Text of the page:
Mr. Jeyaretnam said that the break-away would not affect the party structure or its functioning.

Posted in 1972 12. Comments Off on Straits Times: Workers’ Party to make accounts public

Straits Times: ‘Left-wing’ 200 break from the WP


…former organising secretary

A BREAKAWAY group from the Workers Party announced yesterday that it was quitting the party and forming a new political organisation in Singapore.

The group said it had the support of 200 of the 554 party members including seven party candidates who contested the general election and three central councillors.

At a press conference yesterday it said that it represented the “left wing” of the party.

The group is led by the party’s former assistant secretary-general, Mr. Charlie Seow, 32, and organising secretary, Mr. Ng Ho, 52.

It gave these reasons for its action:

THE party was under the control of a four-man “inner cabinet” headed by Mr. J.B. Jeyaretnam, the secretary-general,

THEY WERE refused information on the state of party finances, including charges that the party had received a gift of $600,000 for the last general election.

No expenses

Mr. Ng said he had asked the party chairman, Mr. Heng Swee Tong at a council meeting about party funds for the polls.

Said Mr. Ng: “He said the party was prepared to spend $2,000 on each candidate.

“Later he said that he was only prepared to spend $80,000 on 40 candidates.

“Then he said he was only prepared to pay for 30 candidates.

“When the election came we could not get even one cent for expenses.”

He charged that another party official paid $1,500 to buy off an Independent candidate who was standing in his constituency.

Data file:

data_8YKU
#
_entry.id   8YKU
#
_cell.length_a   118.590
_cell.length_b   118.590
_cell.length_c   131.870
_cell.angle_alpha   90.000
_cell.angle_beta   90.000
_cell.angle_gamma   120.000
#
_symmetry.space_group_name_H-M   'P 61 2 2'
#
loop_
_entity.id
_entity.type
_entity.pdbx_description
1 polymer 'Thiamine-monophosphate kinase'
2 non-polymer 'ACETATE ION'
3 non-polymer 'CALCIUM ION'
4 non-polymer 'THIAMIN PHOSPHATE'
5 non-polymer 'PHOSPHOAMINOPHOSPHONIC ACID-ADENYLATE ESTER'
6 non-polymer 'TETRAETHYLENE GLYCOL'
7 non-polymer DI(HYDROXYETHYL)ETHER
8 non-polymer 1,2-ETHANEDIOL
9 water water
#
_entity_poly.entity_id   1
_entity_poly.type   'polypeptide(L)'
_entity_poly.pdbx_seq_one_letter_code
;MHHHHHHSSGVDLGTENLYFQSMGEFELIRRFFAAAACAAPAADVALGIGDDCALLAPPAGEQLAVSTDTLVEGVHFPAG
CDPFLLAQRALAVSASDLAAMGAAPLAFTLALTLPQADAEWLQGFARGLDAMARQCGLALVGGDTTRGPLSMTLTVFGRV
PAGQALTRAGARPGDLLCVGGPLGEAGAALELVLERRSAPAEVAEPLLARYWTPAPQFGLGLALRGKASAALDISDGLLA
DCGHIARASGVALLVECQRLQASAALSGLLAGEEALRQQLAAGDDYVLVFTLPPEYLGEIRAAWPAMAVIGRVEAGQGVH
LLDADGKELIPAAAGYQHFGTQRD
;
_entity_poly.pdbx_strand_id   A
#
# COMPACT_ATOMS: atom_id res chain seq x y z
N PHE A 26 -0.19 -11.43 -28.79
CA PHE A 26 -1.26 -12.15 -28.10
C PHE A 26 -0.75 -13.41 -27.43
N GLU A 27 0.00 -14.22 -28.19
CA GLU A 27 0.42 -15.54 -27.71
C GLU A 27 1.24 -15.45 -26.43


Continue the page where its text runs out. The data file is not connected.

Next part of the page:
His main charge against Mr. Jeyaretnam was that he changed party policy whenever he liked, without consulting the party.

He also accused Mr. Robert Tan, the treasurer, of opening another Chinese medicine clinic sponsored by the party in Tampines recently.

$600,000 gift

He and Mr. Charlie Seow had asked the council about the charges by the Government that the party had received a gift of $600,000 for the polls.

“They replied that there was no case and that there was no evidence. That’s all they would say.”

Mr. Seow said that among those who had quit the party were seven candidates who had stood for the last election on Workers Party tickets, including himself and Mr. Ng Ho.

Others are Encik Ariffin bin Noordin (Siglap), Cik Norma Yahya (Changi), Encik Zainal Abidin (Telok Blangah), Encik Othman bin Abdullah (Kampong Kembangan) and Mr. Wong Kiu Yu (Alevandra).

“We want to disassociates ourselves from the financial affairs of the party,” he said.


He claimed that some 200 members of the Workers Party’s 554 members backed his group.

Asked about their future, he said they had already formed a pro-tem committee for a new political organisation.

In a statement, the group charged that the present leadership of the Workers Party represented “big business opportunists.”

They were “intolerant of criticism and discussion,” they said.

They said: “We may never know the motives of this clique and their stooges. History is the best judge,” they said.

The breakaway group said none of them were elected into the new Workers Party central council which was elected last Sunday.

Mr. Jeyaretnam could not be contacted for comments.

Posted in 1972 12. Comments Off on Straits Times: ‘Left-wing’ 200 break from the WP